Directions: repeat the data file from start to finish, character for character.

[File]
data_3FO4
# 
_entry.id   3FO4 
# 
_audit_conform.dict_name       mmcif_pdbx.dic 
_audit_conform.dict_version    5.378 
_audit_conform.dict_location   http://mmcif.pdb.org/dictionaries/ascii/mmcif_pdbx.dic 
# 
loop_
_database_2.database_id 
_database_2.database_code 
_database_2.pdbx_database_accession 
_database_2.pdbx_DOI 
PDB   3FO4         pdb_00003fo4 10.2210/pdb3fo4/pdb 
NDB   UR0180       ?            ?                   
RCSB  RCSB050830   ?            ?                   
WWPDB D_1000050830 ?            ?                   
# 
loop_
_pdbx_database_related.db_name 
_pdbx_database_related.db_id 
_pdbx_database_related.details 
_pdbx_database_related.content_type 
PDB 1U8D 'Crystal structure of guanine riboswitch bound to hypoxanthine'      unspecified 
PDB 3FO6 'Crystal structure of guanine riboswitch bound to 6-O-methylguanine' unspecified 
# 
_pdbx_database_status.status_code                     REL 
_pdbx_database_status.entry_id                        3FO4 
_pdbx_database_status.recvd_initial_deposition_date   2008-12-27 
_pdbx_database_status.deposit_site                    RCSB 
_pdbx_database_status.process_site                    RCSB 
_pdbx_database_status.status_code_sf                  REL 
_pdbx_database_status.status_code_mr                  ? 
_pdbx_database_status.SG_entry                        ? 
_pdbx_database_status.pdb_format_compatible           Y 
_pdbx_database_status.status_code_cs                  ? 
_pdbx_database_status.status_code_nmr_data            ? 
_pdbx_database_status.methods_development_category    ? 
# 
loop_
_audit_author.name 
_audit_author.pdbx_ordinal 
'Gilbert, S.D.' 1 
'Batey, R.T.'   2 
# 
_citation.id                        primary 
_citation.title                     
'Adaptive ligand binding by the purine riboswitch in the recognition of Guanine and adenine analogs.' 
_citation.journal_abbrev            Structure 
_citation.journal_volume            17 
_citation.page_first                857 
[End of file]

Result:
data_3FO4
# 
_entry.id   3FO4 
# 
_audit_conform.dict_name       mmcif_pdbx.dic 
_audit_conform.dict_version    5.378 
_audit_conform.dict_location   http://mmcif.pdb.org/dictionaries/ascii/mmcif_pdbx.dic 
# 
loop_
_database_2.database_id 
_database_2.database_code 
_database_2.pdbx_database_accession 
_database_2.pdbx_DOI 
PDB   3FO4         pdb_00003fo4 10.2210/pdb3fo4/pdb 
NDB   UR0180       ?            ?                   
RCSB  RCSB050830   ?            ?                   
WWPDB D_1000050830 ?            ?                   
# 
loop_
_pdbx_database_related.db_name 
_pdbx_database_related.db_id 
_pdbx_database_related.details 
_pdbx_database_related.content_type 
PDB 1U8D 'Crystal structure of guanine riboswitch bound to hypoxanthine'      unspecified 
PDB 3FO6 'Crystal structure of guanine riboswitch bound to 6-O-methylguanine' unspecified 
# 
_pdbx_database_status.status_code                     REL 
_pdbx_database_status.entry_id                        3FO4 
_pdbx_database_status.recvd_initial_deposition_date   2008-12-27 
_pdbx_database_status.deposit_site                    RCSB 
_pdbx_database_status.process_site                    RCSB 
_pdbx_database_status.status_code_sf                  REL 
_pdbx_database_status.status_code_mr                  ? 
_pdbx_database_status.SG_entry                        ? 
_pdbx_database_status.pdb_format_compatible           Y 
_pdbx_database_status.status_code_cs                  ? 
_pdbx_database_status.status_code_nmr_data            ? 
_pdbx_database_status.methods_development_category    ? 
# 
loop_
_audit_author.name 
_audit_author.pdbx_ordinal 
'Gilbert, S.D.' 1 
'Batey, R.T.'   2 
# 
_citation.id                        primary 
_citation.title                     
'Adaptive ligand binding by the purine riboswitch in the recognition of Guanine and adenine analogs.' 
_citation.journal_abbrev            Structure 
_citation.journal_volume            17 
_citation.page_first                857 